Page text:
CAMP LEJEUNE, North Carolina –
With readiness of the medical force a top-priority, Naval Medical Center Camp Lejeune often collaborates with entities across Marine Corps Base Camp Lejeune to train for real-life medical emergencies. In October, 2nd Medical Battalion tapped NMCCL’s Staff Education and Training Team for use of the medical center’s Human Worn Partial Task Surgical Simulator, or “cut suit”.
“2nd Medical Battalion requested the suit because it allows us a more realistic training scenario for our surgeons and Corpsmen,” said U.S. Navy Commander Erik Brink, chief medical office for the battalion. “The cut suit is a prosthesis worn by a member; it straps onto the torso to simulate a chest and abdominal surgical area with bleeding capabilities and very realistic organs.”
On October 19, 2022, medical personnel were able to “operate” on the suit as part of a simulated mass casualty event in tandem with “Exercise Carolina Response”, a joint exercise between 2nd Marine Logistics Group, Combat Logistics Battalion 24, and 2nd Medical Battalion. Brink says that the variety of injuries capable of being simulated by the suit are vital to training trauma surgeons and staff.
“The suit is capable of simulating real-world scenarios,” said Brink. “Penetrating trauma from gun-shot wounds, blunt-force trauma from a car accident or collapsed building are a few of the injuries that the suit can simulate.”
The suit was purchased from Strategic Operations in 2021 for NMCCL’s Staff Education and Training Program. Petty Officer Second Class Leland Hannah, one of three surgical cut suit trainers at NMCCL, says the company also provided the training and certification to staff, as it is recommended that the suit be used only with a certified trainer present.
“Safety is the biggest priority when using the cut suit, because people are wearing the suit and [surgeons] are actually performing surgery on it,” said Hannah. “The soft scenarios [like blood pressure and heart rate] are set and given by the lead doctor, but bleeding and organ repair are hard scenarios controlled by the person performing the procedure.”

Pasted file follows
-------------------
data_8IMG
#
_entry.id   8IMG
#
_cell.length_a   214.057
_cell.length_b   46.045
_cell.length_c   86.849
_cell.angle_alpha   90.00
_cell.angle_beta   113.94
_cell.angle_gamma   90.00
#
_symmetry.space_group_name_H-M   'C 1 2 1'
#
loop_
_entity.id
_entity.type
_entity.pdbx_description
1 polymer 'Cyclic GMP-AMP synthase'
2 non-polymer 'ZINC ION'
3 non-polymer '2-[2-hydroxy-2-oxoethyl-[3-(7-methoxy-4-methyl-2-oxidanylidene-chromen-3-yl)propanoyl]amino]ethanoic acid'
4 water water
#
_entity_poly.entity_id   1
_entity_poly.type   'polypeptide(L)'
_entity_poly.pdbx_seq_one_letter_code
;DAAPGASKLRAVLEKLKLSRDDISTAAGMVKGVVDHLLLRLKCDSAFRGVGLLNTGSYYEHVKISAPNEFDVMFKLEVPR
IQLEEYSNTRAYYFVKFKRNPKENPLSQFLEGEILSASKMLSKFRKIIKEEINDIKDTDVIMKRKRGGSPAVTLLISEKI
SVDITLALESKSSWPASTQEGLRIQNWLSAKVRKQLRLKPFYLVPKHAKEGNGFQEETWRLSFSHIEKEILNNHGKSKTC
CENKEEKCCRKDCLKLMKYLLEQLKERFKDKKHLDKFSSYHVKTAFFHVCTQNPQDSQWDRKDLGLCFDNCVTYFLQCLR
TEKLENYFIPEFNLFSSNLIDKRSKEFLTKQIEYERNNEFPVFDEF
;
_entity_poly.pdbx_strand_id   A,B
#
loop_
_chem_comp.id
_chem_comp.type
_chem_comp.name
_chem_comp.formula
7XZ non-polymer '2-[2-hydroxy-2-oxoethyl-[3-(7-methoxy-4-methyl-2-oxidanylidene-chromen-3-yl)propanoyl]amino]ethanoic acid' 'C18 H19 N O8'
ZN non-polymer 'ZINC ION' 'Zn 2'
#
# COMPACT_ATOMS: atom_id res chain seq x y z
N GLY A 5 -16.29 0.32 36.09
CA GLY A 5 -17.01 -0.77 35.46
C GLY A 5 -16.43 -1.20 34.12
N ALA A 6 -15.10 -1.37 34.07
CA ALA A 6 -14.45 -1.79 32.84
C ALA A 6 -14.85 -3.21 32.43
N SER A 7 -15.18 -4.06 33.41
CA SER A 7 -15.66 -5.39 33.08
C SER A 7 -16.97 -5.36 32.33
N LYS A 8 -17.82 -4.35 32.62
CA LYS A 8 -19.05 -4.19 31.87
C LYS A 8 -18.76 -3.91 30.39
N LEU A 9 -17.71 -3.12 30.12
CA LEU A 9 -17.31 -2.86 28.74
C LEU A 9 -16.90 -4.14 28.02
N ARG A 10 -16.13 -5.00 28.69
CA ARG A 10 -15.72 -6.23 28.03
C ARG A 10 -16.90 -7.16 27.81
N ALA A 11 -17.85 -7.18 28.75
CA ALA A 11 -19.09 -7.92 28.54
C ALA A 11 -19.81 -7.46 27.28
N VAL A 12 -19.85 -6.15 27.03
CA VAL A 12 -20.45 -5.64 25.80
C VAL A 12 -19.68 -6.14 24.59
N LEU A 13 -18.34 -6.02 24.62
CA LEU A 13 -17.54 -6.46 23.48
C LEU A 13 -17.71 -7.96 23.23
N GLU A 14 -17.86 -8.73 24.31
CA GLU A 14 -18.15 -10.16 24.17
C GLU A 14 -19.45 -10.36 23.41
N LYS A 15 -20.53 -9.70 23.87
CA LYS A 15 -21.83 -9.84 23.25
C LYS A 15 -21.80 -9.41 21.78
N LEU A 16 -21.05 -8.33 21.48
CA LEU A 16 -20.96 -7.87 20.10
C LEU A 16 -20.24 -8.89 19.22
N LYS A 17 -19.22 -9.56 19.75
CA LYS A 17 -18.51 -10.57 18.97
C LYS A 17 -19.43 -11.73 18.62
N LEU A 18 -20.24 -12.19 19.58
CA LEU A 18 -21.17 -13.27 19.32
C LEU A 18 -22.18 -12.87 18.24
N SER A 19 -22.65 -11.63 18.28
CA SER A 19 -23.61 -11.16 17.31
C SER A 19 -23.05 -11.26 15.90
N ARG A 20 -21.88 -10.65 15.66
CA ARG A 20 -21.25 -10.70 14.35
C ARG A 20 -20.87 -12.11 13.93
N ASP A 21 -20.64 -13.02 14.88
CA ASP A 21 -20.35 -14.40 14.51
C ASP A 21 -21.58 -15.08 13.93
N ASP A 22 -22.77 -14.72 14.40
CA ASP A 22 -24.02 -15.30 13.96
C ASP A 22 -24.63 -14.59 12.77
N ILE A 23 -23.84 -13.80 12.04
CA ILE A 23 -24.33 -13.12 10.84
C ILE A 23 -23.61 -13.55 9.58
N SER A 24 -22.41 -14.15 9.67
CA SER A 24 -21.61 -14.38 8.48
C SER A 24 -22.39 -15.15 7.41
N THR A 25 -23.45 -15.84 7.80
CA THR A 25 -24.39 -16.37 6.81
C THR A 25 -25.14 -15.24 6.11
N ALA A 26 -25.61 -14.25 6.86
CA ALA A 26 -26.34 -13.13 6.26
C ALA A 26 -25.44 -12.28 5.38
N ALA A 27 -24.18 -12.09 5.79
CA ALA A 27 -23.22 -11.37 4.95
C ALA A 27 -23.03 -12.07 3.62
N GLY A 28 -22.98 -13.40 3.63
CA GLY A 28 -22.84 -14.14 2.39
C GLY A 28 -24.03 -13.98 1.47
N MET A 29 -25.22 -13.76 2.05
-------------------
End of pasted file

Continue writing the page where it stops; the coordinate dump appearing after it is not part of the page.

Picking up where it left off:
According to Brink, the suit is necessary to provide a more realistic trauma orientation for new surgeons arriving to NMCCL and medical units across the installation.
“Since most new doctors arriving to NMCCL do not have a trauma background, we felt it was important for them to know what to expect and to be ready,” said Brink. “There is never a way to know what type of injuries come through the door, that’s why training is the scaffolding for skills and readiness.”
The technological design of the surgical suit provides the ability to reuse the apparatus indefinitely. Advanced surgical expansion kits are available to provide more training opportunities such as in Tactical Combat Casualty Care, a course that instructs corpsmen how to administer life-saving trauma care on the battlefield.
“During TCCC, Corpsmen must learn and demonstrate they have the ability to do emergent procedures which allow them to stabilize a patient enough to get them back to formal care,” said Brink. “The suit allows simulation of many procedures Corpsmen may have to perform in combat and trauma environments like needle decompressions, IV applications, tourniquets, Stop the Bleed applications, and wound packing.”
NMCCL’s SEAT Office plans to incorporate the surgical suit into more mass casualty simulations and TCCC programming in the coming year.